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ORIGINAL RESEARCH article

Front. Psychol., 29 June 2021 | https://doi.org/10.3389/fpsyg.2021.667957

Garden Smellscape–Experiences of Plant Scents in a Nature-Based Intervention

  • 1Department of People and Society, Swedish University of Agricultural Sciences, Lomma, Sweden
  • 2Faculty of Natural Sciences, Kristianstad University, Kristianstad, Sweden
  • 3Department of Food Science, University of Copenhagen, Frederiksberg, Denmark

This study explores how participants suffering from stress-related mental disorders describe their perception, interaction, and lived experience of garden smellscape during their nature-based rehabilitation. Natural elements, and especially nature smells, have been found to have a profound effect on stress reduction, suggesting an interesting link between odor in nature and stress reduction. The study was conducted as a longitudinal case-study, running over a period of 5 years, investigating participants’ perceptions of a garden smellscape, after completing a 12-weeks nature-based rehabilitation in Alnarp Rehabilitation Garden, Sweden. All participants were treated for stress-related mental disorders. Data were collected through retrospective semi-structured individual interviews and analyzed according to interpretative phenomenological analysis. The results revealed in what way nature odor (odor in nature) evoked associations, emotions, and physical reactions and provide examples of how nature scents function as a catalyst for sensory awareness and memories. Findings supported the understanding that experiencing the smell of plants, especially pelargonium, may facilitate stress reduction and support mental recovery in a real-life context. The results of the study can be used for several purposes; thus, they are relevant for actors within the development of nature-based therapy, as well as stakeholders within the horticultural industry.

Introduction

Stress and stressful life situations can have a negative effect on a person’s executive functions (e.g., memory, cognitive performance, and mood) as well as sensory system, in terms of increased or reduced sensitivity (Jonsdottir et al., 2013). When exploring activities and treatments that are considered to alleviate the negative effects of stress, nature and natural elements have been identified as possessing qualities that may support well-being and mitigate the effects of stress. This link between nature and human well-being, especially the understanding of how different elements of nature underpin a positive impact, is of great interest. Several studies have explored the health benefits to people who reside in natural environments (Mitchell and Popham, 2008; Hartig et al., 2014; Frumkin et al., 2017); exploring how nature can contribute to restore cognitive functions and facilitate mental recovery (Ulrich et al., 1991; Van den Berg et al., 2010; Tyrväinen et al., 2014) as well as nature’s capacity to reduce stress (Ulrich et al., 1991; Sonntag-Öström et al., 2011; Corazon et al., 2019). Further, there are also promising evidences that nature exposure may have an influence in the decrease of inflammatory conditions when inhaling certain volatile natural compounds (Andersen et al., 2021).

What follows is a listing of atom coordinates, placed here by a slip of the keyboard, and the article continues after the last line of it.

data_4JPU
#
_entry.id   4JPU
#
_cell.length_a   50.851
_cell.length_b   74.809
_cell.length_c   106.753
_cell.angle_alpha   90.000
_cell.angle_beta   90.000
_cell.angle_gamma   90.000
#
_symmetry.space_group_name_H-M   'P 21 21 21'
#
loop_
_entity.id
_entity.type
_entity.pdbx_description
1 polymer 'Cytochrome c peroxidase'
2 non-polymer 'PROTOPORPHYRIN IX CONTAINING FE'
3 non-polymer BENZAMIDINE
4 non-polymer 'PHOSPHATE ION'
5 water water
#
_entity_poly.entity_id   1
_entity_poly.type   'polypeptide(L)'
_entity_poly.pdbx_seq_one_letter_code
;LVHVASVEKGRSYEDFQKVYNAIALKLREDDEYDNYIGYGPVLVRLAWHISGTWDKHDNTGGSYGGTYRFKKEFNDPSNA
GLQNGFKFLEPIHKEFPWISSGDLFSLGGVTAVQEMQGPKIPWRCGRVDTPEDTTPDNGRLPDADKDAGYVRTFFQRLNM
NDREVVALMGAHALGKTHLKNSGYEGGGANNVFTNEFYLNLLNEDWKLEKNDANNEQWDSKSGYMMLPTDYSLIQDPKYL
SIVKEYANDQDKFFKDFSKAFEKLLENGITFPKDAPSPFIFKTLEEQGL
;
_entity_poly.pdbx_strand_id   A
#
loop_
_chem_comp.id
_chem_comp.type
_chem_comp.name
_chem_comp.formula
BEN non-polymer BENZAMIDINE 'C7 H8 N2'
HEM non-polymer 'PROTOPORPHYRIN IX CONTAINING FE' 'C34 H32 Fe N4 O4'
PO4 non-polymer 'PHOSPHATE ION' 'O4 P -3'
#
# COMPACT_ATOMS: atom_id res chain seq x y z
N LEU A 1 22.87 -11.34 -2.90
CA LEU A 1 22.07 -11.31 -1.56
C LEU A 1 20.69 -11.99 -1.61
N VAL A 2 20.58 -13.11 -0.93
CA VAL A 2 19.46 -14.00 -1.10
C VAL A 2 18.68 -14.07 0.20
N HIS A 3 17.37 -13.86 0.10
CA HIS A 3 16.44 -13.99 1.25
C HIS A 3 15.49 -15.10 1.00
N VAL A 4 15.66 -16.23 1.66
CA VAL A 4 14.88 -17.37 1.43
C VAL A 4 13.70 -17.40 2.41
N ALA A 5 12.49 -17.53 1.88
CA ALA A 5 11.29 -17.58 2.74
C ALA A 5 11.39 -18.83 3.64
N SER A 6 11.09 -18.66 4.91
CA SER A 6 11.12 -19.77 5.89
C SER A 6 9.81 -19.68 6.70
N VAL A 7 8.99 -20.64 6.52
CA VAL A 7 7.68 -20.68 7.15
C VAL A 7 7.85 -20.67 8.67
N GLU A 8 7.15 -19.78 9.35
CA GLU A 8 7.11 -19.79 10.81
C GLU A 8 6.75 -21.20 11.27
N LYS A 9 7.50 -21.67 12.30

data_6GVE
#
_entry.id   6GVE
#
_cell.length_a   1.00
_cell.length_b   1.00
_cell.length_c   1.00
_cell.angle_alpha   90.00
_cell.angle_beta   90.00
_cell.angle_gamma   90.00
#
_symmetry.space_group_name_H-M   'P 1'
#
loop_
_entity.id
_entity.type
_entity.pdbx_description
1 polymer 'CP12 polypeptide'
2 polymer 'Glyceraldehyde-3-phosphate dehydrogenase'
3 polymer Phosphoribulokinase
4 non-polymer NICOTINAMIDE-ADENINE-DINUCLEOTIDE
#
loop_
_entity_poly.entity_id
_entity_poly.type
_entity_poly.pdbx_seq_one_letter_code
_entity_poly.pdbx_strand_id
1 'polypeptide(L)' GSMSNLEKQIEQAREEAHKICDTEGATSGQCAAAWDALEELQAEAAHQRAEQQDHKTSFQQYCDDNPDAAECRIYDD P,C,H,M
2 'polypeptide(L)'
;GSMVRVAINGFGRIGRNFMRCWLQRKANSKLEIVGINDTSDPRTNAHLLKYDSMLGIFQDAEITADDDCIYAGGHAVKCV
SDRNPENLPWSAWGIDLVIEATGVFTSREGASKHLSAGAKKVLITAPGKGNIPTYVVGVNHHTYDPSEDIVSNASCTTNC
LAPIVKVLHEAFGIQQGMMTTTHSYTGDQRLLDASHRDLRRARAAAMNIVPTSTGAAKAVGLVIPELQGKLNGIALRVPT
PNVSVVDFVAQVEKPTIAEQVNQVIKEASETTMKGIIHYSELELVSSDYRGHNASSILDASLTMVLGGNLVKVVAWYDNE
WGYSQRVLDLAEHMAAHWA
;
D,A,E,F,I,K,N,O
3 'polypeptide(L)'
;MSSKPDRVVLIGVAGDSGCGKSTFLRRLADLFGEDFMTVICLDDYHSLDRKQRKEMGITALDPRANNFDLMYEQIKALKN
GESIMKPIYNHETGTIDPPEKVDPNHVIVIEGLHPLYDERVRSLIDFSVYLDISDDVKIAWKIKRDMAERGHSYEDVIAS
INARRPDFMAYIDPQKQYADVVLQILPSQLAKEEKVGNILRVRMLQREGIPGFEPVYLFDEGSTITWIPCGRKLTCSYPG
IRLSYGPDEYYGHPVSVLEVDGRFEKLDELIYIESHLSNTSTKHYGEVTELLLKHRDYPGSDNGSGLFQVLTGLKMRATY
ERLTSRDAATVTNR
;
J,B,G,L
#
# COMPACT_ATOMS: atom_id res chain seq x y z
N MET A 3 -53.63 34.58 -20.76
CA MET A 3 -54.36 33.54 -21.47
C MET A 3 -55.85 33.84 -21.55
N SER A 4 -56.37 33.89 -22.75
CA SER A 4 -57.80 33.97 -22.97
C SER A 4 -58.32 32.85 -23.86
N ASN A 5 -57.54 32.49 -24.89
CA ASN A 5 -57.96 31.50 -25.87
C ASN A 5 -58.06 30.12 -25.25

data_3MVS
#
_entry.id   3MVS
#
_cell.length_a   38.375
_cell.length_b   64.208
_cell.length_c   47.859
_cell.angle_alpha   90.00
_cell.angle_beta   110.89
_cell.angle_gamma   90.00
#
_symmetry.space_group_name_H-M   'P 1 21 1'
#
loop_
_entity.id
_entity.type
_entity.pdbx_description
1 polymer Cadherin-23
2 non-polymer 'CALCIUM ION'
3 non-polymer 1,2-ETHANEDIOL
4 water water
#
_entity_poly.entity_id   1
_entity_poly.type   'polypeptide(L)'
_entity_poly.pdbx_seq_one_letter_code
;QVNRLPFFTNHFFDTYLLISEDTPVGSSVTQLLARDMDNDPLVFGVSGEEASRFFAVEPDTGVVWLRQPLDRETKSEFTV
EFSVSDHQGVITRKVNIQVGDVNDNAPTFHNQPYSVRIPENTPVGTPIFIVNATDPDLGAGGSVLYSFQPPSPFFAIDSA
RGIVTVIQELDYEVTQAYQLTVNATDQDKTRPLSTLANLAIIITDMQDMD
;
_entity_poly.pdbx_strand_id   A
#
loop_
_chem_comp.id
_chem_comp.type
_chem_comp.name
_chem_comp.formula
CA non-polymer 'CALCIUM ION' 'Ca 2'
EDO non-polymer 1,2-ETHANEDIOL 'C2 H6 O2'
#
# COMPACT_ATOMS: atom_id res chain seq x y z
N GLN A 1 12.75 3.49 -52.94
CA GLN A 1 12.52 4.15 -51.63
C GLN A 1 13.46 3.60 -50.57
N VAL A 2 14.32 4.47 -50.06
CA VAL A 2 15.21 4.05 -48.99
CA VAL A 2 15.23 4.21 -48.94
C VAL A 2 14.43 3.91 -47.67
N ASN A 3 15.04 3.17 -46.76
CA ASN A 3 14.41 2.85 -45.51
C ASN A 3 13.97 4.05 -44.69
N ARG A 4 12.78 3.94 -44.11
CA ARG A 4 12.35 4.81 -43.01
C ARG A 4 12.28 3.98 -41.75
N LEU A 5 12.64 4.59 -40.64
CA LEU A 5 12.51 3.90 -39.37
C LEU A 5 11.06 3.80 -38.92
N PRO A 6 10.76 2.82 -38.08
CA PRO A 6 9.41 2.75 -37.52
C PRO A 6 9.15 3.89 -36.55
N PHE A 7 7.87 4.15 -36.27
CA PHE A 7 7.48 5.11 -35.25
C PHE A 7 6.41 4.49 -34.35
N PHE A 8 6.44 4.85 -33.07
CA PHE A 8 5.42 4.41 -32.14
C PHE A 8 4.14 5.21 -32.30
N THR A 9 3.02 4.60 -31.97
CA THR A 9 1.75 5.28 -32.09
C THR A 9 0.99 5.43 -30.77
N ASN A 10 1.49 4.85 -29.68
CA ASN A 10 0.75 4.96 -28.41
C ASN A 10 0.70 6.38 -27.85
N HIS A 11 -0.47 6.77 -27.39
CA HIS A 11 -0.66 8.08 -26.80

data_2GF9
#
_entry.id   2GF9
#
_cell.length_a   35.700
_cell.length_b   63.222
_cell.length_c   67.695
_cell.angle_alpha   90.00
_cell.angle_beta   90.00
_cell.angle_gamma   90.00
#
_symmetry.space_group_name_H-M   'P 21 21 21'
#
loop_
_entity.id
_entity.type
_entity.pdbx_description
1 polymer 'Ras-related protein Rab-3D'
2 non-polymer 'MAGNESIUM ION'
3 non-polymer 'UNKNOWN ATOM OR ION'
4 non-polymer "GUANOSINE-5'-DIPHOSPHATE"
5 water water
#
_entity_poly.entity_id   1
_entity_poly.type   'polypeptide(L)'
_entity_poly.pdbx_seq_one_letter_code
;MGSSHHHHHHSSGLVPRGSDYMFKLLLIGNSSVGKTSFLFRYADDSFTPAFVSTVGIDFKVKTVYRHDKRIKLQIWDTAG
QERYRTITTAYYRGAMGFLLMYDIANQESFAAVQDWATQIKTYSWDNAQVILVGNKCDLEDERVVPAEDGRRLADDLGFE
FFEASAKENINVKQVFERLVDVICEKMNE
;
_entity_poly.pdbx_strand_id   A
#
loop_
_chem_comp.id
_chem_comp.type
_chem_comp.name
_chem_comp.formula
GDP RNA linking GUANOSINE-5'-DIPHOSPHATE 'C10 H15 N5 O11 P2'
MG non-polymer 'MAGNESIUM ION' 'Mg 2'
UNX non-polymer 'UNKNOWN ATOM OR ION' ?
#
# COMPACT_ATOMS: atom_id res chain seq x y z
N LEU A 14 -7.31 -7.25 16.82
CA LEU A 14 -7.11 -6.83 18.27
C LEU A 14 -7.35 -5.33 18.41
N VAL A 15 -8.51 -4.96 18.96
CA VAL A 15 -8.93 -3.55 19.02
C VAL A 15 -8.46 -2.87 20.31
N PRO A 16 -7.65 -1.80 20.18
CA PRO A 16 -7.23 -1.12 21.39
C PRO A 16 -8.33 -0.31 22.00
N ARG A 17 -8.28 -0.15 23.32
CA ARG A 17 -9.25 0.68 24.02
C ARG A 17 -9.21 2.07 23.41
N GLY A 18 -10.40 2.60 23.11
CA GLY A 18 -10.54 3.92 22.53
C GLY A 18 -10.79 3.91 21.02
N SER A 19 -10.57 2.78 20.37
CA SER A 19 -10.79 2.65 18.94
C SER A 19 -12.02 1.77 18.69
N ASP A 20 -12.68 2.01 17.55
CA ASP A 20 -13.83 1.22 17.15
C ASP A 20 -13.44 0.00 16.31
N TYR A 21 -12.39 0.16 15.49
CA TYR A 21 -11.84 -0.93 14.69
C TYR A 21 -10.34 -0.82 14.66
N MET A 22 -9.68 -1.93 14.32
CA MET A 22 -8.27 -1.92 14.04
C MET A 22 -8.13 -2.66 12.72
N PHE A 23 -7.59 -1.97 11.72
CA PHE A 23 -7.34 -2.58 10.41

Smellscape is a central concept when studying and exploring the holistic odor experience of a place, such as a garden. The term was described by Porteous(1990, pp. 21–45) as the totality of the olfactory landscape in a specific environment (Henshaw, 2014, p. 5). Recently, the concept of urban smellscape has been explored by Henshaw (2014) to understand the perception and experience in a real-life situation has explored the concept of urban smellscape. Henshaw covers different perspectives of olfactory stimuli but interestingly touches on the aspects of how to design restorative smellscapes. In a recent Virtual Reality (VR) study on urban smellscape, Hedblom et al. (2019) identified that odor has a greater impact on stress reduction than visual and auditory stimuli. They highlighted that smellscapes in urban settings are an important aspect for human health and well-being. Yet, the understanding of the mechanisms behind the identified phenomena, especially the significance of odor perception, is less well researched (Henshaw, 2014, p. 5; Hedblom et al., 2019).